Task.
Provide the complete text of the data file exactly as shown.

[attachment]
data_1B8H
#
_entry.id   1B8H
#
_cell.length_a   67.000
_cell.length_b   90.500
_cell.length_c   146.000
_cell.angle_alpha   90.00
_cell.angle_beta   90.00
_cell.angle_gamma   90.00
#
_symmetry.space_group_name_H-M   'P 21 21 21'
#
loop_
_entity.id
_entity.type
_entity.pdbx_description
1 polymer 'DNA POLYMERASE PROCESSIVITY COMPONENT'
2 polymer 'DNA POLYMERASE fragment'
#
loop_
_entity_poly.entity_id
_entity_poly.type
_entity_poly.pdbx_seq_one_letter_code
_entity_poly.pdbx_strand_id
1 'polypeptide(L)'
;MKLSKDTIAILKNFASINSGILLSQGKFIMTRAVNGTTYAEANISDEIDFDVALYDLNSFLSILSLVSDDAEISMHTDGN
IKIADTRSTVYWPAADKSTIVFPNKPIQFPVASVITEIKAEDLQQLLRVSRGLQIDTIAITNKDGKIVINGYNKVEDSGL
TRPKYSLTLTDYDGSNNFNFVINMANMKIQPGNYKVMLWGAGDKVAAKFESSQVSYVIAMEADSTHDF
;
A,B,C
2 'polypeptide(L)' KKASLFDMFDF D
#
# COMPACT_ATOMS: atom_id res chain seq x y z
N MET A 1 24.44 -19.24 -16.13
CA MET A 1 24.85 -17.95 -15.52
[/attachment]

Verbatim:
data_1B8H
#
_entry.id   1B8H
#
_cell.length_a   67.000
_cell.length_b   90.500
_cell.length_c   146.000
_cell.angle_alpha   90.00
_cell.angle_beta   90.00
_cell.angle_gamma   90.00
#
_symmetry.space_group_name_H-M   'P 21 21 21'
#
loop_
_entity.id
_entity.type
_entity.pdbx_description
1 polymer 'DNA POLYMERASE PROCESSIVITY COMPONENT'
2 polymer 'DNA POLYMERASE fragment'
#
loop_
_entity_poly.entity_id
_entity_poly.type
_entity_poly.pdbx_seq_one_letter_code
_entity_poly.pdbx_strand_id
1 'polypeptide(L)'
;MKLSKDTIAILKNFASINSGILLSQGKFIMTRAVNGTTYAEANISDEIDFDVALYDLNSFLSILSLVSDDAEISMHTDGN
IKIADTRSTVYWPAADKSTIVFPNKPIQFPVASVITEIKAEDLQQLLRVSRGLQIDTIAITNKDGKIVINGYNKVEDSGL
TRPKYSLTLTDYDGSNNFNFVINMANMKIQPGNYKVMLWGAGDKVAAKFESSQVSYVIAMEADSTHDF
;
A,B,C
2 'polypeptide(L)' KKASLFDMFDF D
#
# COMPACT_ATOMS: atom_id res chain seq x y z
N MET A 1 24.44 -19.24 -16.13
CA MET A 1 24.85 -17.95 -15.52